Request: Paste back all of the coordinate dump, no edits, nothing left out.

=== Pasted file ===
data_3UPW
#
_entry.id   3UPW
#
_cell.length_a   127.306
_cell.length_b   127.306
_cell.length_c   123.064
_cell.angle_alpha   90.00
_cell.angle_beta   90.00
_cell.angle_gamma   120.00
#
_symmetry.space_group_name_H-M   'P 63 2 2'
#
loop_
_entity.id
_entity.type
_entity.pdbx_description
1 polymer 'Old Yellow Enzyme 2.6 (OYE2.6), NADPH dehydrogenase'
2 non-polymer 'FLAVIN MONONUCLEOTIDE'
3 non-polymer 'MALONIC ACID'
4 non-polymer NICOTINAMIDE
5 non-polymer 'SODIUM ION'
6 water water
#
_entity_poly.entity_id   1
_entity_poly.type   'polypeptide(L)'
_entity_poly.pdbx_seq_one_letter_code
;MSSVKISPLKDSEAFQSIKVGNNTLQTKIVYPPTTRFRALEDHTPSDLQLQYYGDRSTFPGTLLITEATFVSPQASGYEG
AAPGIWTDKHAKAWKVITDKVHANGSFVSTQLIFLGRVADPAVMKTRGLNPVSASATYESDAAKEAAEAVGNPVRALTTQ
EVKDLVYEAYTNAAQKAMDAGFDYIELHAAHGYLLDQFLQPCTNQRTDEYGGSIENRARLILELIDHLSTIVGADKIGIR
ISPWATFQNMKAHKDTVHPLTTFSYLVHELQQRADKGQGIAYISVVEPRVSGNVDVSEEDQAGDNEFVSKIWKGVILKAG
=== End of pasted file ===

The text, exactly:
data_3UPW
#
_entry.id   3UPW
#
_cell.length_a   127.306
_cell.length_b   127.306
_cell.length_c   123.064
_cell.angle_alpha   90.00
_cell.angle_beta   90.00
_cell.angle_gamma   120.00
#
_symmetry.space_group_name_H-M   'P 63 2 2'
#
loop_
_entity.id
_entity.type
_entity.pdbx_description
1 polymer 'Old Yellow Enzyme 2.6 (OYE2.6), NADPH dehydrogenase'
2 non-polymer 'FLAVIN MONONUCLEOTIDE'
3 non-polymer 'MALONIC ACID'
4 non-polymer NICOTINAMIDE
5 non-polymer 'SODIUM ION'
6 water water
#
_entity_poly.entity_id   1
_entity_poly.type   'polypeptide(L)'
_entity_poly.pdbx_seq_one_letter_code
;MSSVKISPLKDSEAFQSIKVGNNTLQTKIVYPPTTRFRALEDHTPSDLQLQYYGDRSTFPGTLLITEATFVSPQASGYEG
AAPGIWTDKHAKAWKVITDKVHANGSFVSTQLIFLGRVADPAVMKTRGLNPVSASATYESDAAKEAAEAVGNPVRALTTQ
EVKDLVYEAYTNAAQKAMDAGFDYIELHAAHGYLLDQFLQPCTNQRTDEYGGSIENRARLILELIDHLSTIVGADKIGIR
ISPWATFQNMKAHKDTVHPLTTFSYLVHELQQRADKGQGIAYISVVEPRVSGNVDVSEEDQAGDNEFVSKIWKGVILKAG